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Insurers, are you ready for Brexit?

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On Thursday, June 23, 2016, a public vote was held in the UK. The referendum asked one thing: should the UK leave the EU or stay?

Each and every Britisher’s and non-Britisher’s eyes were trained to the TV to see what the result would be.

Leaving won by 52% to 48%.

More than 30 million people turned up to vote and 17.4 million out of them opted for Brexit.

Brexit was set to happen by 29th March 2019 but the opposition shot down the proposals put forth by Theresa May’s government multiple times. As a result, to prevent a no-deal Brexit, there were multiple extensions granted by the EU, with Brexit finally taking place on 31st January 2020.

All this time, the media and people have been speculating about the ramifications of Brexit. As the date for the same approaches, we dived into uncovering what the move will mean for the insurance industry. Below, we share the crucial insights that we uncovered.


What Brexit will mean for the insurance industry

The UK’s insurance sector is a significant player at the global level. It manages investments of £1.8 trillion and employs 300,000 individuals. Thus, due to the degree to which the UK and EU financial systems are interwoven, the insurance industry might be heavily impacted. Below, we take a look at some of the specific ways of this impact [1]:


Impact on market access

Previously, UK-based insurance companies could offer and access services anywhere in the EEA. No authorisation was needed before.

To smoothen the Brexit transition, UK has offered a Temporary Permissions Regime (TPR). EEA firms who were doing insurance business will be able to continue doing the same for a maximum of three years. In these three years, however, they’ll have to obtain official authorisation. Consequently, there will be no disruption to the services.

Impact on regulations

The compliance burden on insurance firms might increase in the long-term. This is because post-Brexit UK won’t have to adhere to the regulations and policies of the EU. The UK will be able to make and implement its own regulations.

Currently, there are no indications that the UK will be making any changes to the regulatory landscapes. However, in the long run, changes might crop up. Insurance firms will have to make time and allocate resources to smoothen processes.

Impact on the workforce

Insurance companies have a highly mobile workforce. With offices set up in different locations in the EU, the mobility of talent and resources between countries is commonplace.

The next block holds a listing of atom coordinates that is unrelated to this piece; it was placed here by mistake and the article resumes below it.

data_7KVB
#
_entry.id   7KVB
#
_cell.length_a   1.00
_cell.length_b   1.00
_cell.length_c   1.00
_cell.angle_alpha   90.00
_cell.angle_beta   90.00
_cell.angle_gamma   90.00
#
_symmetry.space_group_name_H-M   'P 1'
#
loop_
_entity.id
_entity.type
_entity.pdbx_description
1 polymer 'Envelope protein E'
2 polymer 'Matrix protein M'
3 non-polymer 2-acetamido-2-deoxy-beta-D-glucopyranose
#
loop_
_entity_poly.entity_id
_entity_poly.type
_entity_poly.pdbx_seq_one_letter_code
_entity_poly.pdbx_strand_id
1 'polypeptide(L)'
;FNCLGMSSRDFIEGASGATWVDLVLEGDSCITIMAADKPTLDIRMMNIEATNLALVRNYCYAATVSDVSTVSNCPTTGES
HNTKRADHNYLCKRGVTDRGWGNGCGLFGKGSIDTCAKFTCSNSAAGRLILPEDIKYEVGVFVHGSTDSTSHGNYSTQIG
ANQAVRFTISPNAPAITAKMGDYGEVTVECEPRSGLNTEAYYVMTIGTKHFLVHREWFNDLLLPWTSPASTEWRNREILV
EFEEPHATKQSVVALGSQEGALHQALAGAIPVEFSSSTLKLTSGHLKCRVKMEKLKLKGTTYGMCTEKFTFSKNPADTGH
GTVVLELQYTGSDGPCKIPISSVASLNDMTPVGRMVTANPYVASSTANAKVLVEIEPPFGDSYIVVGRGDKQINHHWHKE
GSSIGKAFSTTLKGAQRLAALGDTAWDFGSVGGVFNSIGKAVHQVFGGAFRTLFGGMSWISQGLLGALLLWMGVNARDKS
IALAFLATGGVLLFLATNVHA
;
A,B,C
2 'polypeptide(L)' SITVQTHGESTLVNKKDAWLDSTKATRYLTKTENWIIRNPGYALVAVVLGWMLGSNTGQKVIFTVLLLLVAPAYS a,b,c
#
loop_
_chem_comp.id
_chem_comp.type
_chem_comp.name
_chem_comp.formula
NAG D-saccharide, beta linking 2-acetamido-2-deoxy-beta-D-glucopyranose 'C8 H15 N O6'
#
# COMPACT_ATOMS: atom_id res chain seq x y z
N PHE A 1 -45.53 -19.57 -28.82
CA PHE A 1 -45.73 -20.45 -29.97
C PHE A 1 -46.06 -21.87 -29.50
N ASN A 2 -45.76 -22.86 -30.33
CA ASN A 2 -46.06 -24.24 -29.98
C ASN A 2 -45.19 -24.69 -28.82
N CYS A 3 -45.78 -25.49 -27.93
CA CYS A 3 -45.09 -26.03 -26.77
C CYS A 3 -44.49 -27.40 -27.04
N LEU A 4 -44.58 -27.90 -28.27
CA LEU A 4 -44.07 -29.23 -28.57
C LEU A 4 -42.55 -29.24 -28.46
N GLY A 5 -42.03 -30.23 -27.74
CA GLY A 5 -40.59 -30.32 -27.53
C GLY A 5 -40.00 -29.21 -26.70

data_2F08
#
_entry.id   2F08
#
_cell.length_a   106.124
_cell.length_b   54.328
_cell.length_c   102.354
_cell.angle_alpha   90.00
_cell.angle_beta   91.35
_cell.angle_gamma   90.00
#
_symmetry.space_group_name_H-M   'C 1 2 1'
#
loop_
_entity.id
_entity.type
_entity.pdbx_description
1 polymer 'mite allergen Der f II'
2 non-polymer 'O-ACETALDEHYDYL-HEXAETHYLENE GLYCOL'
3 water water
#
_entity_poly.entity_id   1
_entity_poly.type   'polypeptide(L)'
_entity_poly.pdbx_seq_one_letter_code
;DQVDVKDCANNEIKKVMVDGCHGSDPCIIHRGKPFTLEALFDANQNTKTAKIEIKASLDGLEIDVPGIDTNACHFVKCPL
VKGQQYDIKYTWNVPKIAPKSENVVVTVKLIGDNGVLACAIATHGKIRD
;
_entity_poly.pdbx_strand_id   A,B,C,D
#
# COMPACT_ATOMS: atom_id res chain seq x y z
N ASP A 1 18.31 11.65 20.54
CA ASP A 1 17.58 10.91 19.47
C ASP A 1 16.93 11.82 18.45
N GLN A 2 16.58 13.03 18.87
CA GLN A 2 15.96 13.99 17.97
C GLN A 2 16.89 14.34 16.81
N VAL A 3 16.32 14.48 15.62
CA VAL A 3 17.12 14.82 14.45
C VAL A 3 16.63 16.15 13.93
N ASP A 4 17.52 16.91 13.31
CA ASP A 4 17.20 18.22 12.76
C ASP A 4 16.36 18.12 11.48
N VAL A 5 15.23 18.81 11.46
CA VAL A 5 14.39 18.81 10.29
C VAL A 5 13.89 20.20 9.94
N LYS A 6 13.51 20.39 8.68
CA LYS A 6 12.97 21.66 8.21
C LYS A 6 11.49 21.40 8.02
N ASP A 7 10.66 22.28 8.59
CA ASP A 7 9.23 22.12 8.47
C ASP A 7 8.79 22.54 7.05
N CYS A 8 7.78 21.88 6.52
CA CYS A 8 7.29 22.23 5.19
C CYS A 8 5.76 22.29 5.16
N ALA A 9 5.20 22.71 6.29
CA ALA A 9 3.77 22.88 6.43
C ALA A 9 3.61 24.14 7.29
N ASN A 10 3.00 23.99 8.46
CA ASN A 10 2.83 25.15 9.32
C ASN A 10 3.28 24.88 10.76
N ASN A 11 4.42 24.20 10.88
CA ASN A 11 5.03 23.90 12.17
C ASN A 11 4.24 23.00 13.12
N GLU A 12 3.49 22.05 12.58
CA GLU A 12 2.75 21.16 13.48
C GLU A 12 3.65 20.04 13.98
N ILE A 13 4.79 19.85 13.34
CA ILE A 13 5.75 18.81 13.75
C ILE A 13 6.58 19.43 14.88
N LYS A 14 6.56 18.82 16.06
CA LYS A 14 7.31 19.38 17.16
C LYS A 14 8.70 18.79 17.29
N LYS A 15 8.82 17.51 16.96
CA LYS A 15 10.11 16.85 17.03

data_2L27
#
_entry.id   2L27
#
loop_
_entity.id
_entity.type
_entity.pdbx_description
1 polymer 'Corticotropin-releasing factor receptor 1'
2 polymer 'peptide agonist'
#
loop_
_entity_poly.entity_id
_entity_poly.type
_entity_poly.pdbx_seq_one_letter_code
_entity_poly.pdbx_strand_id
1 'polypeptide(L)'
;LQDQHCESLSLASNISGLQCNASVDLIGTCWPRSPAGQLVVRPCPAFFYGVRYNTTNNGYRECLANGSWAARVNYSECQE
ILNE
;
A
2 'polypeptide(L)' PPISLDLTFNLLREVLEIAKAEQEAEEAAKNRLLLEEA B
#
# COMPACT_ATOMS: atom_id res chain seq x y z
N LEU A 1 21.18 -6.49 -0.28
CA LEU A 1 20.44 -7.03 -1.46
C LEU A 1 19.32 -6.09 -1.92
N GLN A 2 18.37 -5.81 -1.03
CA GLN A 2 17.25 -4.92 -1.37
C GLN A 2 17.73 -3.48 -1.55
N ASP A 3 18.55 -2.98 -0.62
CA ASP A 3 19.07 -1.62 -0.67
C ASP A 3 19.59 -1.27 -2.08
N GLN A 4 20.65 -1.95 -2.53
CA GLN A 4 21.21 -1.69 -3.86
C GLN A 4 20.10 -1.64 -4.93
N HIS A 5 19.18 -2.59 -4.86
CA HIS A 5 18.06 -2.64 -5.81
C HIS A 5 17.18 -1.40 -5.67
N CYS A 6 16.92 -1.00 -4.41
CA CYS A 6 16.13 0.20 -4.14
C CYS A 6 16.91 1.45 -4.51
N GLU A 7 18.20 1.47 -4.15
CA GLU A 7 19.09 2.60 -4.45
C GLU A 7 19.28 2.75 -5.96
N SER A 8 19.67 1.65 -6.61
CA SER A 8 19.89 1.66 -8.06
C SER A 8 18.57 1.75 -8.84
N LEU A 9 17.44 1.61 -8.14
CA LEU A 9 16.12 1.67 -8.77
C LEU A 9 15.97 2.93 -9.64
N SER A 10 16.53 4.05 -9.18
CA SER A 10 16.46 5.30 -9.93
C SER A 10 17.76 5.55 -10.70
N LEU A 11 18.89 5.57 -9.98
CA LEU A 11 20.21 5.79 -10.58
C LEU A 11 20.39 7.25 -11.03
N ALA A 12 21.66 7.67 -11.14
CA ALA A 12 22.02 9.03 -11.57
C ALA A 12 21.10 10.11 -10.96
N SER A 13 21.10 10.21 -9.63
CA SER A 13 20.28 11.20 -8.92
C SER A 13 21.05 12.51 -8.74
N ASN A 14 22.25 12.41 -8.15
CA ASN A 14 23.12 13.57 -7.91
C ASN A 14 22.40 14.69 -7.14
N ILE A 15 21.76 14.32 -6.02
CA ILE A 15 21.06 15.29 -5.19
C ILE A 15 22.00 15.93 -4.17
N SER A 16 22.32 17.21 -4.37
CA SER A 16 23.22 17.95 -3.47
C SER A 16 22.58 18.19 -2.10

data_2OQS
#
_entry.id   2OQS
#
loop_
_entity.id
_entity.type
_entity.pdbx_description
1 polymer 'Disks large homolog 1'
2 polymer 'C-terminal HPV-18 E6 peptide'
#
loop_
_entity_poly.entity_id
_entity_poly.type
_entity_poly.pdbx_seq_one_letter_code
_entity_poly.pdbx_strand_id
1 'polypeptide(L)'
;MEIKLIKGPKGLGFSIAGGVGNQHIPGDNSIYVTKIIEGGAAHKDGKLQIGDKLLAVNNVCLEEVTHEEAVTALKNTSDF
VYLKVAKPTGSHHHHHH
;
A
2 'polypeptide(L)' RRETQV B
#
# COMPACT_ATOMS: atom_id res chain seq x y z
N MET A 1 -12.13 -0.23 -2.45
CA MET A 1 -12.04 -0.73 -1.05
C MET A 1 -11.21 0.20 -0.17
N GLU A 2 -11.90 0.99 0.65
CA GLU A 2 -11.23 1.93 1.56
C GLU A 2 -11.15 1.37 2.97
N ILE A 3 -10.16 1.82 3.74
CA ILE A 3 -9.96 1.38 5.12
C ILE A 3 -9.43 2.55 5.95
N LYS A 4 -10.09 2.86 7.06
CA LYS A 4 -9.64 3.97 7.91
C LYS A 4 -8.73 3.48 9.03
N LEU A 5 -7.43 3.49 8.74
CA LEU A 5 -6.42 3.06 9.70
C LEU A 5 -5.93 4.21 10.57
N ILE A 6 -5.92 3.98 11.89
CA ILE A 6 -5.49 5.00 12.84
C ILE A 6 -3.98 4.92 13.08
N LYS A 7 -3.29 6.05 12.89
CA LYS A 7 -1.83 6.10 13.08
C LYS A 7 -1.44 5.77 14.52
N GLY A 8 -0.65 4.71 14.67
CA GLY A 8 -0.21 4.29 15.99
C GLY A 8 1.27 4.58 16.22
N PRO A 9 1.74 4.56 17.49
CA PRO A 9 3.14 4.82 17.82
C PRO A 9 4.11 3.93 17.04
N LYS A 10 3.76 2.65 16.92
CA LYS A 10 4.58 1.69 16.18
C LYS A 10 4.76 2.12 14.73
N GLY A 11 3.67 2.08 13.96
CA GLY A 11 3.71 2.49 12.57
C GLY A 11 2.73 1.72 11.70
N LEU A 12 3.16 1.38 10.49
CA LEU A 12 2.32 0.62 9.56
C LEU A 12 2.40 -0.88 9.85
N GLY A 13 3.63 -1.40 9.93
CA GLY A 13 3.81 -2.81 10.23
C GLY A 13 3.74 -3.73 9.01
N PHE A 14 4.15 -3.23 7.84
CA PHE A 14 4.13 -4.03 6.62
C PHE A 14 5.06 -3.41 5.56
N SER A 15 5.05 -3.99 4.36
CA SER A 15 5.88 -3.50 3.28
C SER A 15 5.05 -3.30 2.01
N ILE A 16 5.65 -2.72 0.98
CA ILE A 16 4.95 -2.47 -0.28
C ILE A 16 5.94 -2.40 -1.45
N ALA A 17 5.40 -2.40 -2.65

Post-Brexit, immigration changes will need to be factored in, else delays and increased costs might mess things up. Recognition of professional qualifications might also take a toss.

Out of the myriad areas that will be affected by Brexit, we’ve only listed three above. The solution to all of these, however, remains consistent which we explore in the next section.


The great stabiliser of Brexit: Technology

Being an insurtech company, we are strong believers in the power of technology to solve specific insurance challenges.

Discussion around Brexit including its delay was an obstacle in increasing the ranking of the innovation. But now, with increased clarity, the speed of navigating through Brexit will be key for players to become leaders in their market.

Price Forbes [2] agrees and outlines the ways in which technology can be an empowering tool during the transition time of Brexit:

  • To begin with, the UK insurance industry has finally emerged out its cave and is actively partnering with tech startups to forge a new way forward. It is using these technological tools to improve customer experience and manage risks in a better way.
  • London’s Lloyd has made an open commitment to upgrading technology usage to further upgrade efficiency and customer service.
  • Due to these continued innovative efforts and approaches, the UK can emerge as an insurance market leader. The insurance sector will also attract foreign investment as a result and continue to flourish post-Brexit.

With Brexit completed, predictions and assumptions about the future will only grow in number. The reality, though, will only be truly comprehensible over time as the shift happens. Brexit will be what each company makes of it.

As we move into the transition period, though, there won’t be any significant changes to day-to-day business activities until 31st December 2020. The best we can do is carefully navigate through these uncertain waters with the help of technology. That’s how success is ensured.


[1] Report by Deloitte [2] Price Forbes

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